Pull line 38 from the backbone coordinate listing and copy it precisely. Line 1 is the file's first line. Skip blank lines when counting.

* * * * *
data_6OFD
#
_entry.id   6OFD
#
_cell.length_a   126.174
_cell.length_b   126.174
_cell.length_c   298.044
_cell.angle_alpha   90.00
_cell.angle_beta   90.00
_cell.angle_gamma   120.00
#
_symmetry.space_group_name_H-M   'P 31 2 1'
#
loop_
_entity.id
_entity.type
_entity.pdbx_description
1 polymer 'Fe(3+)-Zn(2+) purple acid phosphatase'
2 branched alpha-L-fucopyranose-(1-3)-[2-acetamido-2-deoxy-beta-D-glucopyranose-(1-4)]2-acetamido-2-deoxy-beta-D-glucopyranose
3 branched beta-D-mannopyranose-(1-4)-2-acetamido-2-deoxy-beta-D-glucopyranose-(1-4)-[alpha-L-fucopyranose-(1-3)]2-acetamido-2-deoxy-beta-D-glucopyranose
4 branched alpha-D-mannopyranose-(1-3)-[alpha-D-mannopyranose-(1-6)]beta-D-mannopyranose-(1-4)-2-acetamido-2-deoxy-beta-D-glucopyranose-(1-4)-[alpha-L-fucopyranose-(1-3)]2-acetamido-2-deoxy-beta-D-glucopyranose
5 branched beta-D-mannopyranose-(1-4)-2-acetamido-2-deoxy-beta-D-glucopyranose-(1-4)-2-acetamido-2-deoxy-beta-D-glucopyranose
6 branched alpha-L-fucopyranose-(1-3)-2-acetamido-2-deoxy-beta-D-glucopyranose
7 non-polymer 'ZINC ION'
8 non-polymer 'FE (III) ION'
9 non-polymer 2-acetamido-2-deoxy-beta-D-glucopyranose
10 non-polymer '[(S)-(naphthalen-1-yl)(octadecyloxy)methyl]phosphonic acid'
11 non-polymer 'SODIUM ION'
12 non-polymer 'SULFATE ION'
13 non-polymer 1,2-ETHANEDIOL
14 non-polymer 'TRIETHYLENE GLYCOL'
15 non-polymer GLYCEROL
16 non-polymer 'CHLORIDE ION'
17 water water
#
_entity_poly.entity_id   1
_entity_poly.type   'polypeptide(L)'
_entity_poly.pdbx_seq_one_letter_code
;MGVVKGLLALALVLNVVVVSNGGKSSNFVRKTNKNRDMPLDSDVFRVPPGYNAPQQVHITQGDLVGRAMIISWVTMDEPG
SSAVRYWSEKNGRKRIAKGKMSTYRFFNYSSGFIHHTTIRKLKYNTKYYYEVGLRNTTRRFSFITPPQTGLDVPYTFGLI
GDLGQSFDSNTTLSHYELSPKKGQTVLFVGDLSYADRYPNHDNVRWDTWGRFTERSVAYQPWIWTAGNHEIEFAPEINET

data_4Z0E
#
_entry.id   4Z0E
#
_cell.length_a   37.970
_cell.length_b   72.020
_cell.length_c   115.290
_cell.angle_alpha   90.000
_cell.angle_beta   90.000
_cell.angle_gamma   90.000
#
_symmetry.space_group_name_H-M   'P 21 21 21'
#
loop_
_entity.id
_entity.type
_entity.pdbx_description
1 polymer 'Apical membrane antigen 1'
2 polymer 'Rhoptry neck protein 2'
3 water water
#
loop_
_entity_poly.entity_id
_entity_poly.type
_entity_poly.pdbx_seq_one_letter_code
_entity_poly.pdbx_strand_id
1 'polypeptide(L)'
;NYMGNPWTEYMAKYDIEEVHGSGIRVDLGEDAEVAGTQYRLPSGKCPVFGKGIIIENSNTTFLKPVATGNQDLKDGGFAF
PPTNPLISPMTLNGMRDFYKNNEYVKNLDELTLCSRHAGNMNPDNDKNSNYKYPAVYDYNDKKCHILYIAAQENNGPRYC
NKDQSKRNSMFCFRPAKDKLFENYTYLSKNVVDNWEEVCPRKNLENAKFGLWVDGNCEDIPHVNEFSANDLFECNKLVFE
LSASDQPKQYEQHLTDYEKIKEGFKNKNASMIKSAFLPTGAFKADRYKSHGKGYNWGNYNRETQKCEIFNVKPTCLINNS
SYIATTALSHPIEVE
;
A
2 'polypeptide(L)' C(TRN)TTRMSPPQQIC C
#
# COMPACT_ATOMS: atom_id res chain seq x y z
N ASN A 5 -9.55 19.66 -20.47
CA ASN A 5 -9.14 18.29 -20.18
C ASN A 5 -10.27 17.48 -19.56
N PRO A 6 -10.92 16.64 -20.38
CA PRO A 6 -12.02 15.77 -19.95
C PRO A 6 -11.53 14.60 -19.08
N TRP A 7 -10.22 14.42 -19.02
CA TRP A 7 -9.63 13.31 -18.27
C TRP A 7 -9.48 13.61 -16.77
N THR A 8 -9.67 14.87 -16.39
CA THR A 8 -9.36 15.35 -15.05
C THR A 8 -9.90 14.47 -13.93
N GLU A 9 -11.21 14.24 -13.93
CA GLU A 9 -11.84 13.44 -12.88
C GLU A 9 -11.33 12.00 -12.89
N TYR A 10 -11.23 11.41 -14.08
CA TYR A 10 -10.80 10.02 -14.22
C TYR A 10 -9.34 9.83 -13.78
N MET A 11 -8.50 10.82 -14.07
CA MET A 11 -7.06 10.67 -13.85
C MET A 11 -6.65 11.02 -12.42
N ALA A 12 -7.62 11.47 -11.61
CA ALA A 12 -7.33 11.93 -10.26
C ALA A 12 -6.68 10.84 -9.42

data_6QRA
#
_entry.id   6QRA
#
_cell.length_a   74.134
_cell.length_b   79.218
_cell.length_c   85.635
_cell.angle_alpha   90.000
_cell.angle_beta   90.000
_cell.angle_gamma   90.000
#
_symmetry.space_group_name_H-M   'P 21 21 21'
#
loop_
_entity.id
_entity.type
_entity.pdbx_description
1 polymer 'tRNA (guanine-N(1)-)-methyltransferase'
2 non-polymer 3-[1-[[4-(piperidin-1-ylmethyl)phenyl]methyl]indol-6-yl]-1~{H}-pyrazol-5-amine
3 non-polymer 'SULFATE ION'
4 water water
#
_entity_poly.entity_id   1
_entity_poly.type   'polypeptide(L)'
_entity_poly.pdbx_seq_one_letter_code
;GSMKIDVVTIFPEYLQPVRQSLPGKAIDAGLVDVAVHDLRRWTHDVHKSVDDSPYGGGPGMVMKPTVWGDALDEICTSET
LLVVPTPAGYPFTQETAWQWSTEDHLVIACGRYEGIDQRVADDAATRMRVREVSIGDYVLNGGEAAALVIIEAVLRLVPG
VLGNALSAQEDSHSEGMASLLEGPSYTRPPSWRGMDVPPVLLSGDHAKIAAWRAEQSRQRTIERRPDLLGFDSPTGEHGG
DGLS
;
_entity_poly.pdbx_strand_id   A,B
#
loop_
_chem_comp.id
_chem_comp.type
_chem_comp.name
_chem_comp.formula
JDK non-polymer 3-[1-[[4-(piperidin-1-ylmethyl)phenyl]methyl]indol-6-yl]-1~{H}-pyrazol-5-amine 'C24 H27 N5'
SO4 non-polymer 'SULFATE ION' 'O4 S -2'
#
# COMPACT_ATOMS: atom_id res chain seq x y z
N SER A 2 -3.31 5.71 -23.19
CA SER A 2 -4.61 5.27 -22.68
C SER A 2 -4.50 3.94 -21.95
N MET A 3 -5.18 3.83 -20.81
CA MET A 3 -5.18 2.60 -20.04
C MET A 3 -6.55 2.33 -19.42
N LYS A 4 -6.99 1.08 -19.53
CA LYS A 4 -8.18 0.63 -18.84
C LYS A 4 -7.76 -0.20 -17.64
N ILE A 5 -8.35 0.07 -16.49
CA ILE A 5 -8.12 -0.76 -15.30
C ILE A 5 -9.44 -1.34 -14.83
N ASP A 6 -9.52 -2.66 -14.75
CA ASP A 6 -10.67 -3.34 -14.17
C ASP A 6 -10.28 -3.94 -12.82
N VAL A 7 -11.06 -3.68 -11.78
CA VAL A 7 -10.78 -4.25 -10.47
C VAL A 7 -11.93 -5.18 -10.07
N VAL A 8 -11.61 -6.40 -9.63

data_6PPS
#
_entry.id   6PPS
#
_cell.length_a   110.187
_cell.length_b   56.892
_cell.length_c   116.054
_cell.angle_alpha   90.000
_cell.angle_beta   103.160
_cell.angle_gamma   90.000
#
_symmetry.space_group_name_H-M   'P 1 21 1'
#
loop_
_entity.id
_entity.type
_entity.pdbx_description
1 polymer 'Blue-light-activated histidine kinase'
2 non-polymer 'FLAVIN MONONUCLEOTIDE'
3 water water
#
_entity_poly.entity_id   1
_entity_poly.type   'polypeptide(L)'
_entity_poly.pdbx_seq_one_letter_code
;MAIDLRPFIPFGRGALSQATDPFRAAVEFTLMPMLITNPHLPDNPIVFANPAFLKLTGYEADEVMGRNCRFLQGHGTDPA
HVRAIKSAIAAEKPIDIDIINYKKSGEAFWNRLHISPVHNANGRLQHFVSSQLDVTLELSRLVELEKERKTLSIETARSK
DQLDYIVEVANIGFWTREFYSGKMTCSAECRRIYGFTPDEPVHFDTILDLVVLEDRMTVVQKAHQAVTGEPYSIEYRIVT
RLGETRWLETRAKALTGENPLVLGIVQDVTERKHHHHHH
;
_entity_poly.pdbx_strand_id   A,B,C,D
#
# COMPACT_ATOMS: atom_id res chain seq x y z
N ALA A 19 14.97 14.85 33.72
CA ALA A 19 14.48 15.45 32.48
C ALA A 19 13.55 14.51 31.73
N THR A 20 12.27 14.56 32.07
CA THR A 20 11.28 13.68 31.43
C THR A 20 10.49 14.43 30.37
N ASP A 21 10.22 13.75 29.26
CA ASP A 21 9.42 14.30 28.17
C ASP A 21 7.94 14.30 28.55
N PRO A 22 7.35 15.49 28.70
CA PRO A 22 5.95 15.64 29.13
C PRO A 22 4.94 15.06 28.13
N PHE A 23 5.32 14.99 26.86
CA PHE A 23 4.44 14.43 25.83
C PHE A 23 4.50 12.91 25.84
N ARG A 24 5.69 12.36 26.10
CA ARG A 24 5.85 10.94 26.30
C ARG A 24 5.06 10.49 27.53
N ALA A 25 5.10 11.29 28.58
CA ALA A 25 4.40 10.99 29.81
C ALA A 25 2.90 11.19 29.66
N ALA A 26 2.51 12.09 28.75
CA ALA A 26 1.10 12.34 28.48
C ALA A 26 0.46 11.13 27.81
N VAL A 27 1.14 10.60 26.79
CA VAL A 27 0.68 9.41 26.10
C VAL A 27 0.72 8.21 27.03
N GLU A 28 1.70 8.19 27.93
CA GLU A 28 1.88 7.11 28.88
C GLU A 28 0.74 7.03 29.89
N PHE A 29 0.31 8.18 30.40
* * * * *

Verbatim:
_entity_poly.pdbx_seq_one_letter_code